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Country Reports
ICELAND, Landmine Monitor Report 2000
LM Report 2000 Full Report   Executive Summary   Key Findings   Key Developments   Translated Country Reports


Key developments since March 1999: Iceland ratified the MBT on 5 May 1999.

Mine Ban Policy

The Republic of Iceland signed the Mine Ban Treaty on 4 December 1997 and ratified it on 5 May 1999. The treaty entered into force for Iceland on 1 November 1999. National legislation to ensure implementation is being prepared.[1] Iceland voted in favor of the United Nations General Assembly pro-ban resolutions 1996-1998, and again in December 1999. It attended the First Meeting of States Parties to the Mine Ban Treaty in May 1999. It has not submitted its Article 7 report, which was due by 29 April 2000. The Ministry of Foreign Affairs stated that Iceland views the Mine Ban Treaty as important, but does not play an active role in its implementation work.[2]

Iceland has no military forces of its own, but is a member of NATO and has a bilateral defense agreement with the United States. This provides that the U.S. will carry out the defense of Iceland in accordance with its responsibilities under NATO and that Iceland will make all acquisitions of land and other arrangements required to permit use of defense facilities.[3] This leaves unclear the question of whether Iceland, as an MBT State Party, would permit a non-MBT party such as the U.S. to stockpile or transfer prohibited antipersonnel mines on or through Icelandic territory, or assist U.S. forces with mine-related activities prohibited under the MBT. However, when Iceland deposited its instrument of ratification with the United Nations it made no additional qualifying statement that would indicate that U.S. stockpiling or transfer of antipersonnel mines in Iceland, or other assistance, would be regarded as permissible.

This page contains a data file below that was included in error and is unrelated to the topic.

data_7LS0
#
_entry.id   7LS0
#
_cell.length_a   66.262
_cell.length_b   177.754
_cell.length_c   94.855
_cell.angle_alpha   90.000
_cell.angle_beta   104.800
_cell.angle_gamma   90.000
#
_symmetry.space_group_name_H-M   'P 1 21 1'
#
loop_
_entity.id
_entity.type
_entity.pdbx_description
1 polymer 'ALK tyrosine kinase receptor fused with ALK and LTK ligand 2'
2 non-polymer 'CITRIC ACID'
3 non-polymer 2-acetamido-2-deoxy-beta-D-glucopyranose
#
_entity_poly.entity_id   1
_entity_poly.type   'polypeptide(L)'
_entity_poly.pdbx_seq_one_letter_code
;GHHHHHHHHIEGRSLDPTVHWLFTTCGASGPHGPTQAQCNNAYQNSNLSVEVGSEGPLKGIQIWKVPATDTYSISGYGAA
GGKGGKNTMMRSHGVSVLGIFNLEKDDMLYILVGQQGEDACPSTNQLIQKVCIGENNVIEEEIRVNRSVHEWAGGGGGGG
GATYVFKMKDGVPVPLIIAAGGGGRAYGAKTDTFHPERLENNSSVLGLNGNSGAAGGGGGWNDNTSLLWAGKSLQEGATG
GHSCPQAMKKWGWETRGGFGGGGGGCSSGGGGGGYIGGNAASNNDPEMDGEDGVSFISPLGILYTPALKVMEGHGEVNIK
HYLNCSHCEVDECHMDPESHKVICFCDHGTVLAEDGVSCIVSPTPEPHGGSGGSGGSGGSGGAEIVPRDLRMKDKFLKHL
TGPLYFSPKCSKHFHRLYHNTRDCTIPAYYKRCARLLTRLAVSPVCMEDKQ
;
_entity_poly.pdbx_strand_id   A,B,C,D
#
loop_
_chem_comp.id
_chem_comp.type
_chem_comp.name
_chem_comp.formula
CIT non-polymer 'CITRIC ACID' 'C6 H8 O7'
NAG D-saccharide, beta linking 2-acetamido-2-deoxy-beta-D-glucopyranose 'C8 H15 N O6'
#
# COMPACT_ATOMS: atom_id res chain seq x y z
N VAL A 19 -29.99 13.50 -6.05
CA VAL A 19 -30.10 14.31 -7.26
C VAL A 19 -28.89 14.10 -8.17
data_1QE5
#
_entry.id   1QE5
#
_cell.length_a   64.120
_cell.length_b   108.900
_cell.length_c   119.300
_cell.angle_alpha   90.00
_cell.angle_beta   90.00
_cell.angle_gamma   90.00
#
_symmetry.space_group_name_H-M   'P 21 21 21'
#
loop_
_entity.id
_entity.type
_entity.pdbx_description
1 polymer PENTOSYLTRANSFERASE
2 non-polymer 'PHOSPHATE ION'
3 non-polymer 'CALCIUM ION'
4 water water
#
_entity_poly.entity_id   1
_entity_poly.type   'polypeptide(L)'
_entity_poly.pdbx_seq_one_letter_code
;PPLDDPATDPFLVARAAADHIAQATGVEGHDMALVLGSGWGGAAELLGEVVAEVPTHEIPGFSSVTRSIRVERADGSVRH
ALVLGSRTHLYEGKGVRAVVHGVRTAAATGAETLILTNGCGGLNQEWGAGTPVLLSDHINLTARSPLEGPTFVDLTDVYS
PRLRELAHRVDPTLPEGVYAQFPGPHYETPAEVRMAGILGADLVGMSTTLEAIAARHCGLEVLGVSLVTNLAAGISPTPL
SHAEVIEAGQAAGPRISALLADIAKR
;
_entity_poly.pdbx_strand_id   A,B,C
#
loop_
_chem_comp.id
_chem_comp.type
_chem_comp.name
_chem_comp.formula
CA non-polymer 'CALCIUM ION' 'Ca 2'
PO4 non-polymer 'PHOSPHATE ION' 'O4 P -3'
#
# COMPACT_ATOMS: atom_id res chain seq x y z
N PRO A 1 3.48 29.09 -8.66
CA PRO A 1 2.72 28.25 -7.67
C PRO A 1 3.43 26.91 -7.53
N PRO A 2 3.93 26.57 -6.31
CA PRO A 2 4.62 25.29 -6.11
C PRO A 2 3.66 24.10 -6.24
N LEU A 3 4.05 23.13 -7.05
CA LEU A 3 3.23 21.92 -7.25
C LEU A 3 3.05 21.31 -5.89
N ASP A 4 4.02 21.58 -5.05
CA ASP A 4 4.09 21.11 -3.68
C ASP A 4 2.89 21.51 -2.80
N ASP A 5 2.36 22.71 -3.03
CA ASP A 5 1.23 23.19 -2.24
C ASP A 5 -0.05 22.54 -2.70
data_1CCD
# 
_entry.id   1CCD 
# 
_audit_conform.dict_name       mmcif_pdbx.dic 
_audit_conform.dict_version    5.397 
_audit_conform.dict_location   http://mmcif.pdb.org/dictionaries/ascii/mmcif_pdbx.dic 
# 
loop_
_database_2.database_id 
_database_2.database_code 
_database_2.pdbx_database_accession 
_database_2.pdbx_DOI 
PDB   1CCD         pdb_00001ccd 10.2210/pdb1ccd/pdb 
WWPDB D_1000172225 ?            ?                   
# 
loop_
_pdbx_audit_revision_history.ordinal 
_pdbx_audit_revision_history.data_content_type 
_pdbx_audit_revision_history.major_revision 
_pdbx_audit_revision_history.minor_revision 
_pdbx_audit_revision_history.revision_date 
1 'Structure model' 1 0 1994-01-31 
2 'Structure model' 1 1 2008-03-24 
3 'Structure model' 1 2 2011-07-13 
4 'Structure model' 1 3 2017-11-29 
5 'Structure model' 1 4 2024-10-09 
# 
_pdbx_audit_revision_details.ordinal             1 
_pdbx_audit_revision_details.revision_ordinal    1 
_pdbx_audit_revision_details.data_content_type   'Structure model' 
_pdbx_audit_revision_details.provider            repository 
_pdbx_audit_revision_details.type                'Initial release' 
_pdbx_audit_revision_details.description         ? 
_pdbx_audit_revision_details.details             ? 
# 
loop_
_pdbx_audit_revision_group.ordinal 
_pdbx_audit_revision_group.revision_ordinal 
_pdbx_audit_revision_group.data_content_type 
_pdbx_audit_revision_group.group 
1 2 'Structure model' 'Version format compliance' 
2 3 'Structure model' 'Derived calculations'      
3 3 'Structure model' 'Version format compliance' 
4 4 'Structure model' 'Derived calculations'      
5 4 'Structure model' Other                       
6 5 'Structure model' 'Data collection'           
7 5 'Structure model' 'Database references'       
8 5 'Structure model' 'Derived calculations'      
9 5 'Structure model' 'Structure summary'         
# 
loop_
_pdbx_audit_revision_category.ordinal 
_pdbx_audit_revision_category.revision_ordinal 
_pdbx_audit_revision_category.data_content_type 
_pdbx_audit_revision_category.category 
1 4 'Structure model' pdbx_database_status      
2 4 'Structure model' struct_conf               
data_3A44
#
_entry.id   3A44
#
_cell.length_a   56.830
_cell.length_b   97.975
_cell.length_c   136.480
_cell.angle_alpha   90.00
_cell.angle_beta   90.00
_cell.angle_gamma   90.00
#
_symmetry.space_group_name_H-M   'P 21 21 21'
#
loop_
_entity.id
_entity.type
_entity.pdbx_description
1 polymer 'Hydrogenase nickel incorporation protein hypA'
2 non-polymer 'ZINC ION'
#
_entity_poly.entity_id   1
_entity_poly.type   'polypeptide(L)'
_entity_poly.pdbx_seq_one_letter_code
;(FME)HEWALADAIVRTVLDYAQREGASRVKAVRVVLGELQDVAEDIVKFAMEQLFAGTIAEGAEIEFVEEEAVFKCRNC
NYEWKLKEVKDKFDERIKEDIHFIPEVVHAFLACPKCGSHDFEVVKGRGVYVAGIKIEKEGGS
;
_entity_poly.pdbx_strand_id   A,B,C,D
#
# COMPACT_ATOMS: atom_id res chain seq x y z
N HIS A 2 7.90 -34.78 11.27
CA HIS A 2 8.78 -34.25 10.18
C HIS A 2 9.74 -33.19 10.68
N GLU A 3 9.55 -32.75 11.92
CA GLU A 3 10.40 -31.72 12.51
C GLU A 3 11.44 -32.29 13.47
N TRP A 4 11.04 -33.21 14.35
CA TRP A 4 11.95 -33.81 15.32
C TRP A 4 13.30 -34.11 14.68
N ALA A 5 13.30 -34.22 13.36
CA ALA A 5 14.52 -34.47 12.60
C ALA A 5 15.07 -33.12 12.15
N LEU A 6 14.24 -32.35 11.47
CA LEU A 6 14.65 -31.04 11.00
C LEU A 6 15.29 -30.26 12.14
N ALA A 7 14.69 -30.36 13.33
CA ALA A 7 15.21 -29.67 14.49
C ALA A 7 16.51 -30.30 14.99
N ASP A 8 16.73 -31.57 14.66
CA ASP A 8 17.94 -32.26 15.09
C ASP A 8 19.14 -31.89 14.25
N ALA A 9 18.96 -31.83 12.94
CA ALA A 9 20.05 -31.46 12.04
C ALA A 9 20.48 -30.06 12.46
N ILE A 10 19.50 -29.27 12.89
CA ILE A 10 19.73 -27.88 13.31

Iceland does not produce, transfer or use landmines, and maintains no landmine stockpiles.[4] It is not landmine-affected, although sea mines from World War II occasionally wash up on its shores.[5]

Iceland has stated that it will focus its contributions to mine action on victim assistance programs, and in 1997 granted US$1.3 million for mine victim assistance in Bosnia and Herzegovina, to provide prostheses. By June 2000 just under US$1 million has been spent on this.[6]


[1] E-mail from A. Edda Jokullsdottir, Political Affairs Desk, Ministry of Foreign Affairs, 30 June 2000.
[2] Telephone interview with Ministry of Foreign Affairs, 20 June 2000.
[3] Ministry of Foreign Affairs information available at: http://brunnur.stjr.is/interpro/utanr/utn-eng.nsf.
[4] E-mail from Ministry of Foreign Affairs, 30 June 2000.
[5] See, Landmine Monitor Report 1999, p. 711.
[6] E-mail from Ministry of Foreign Affairs, 30 June 2000.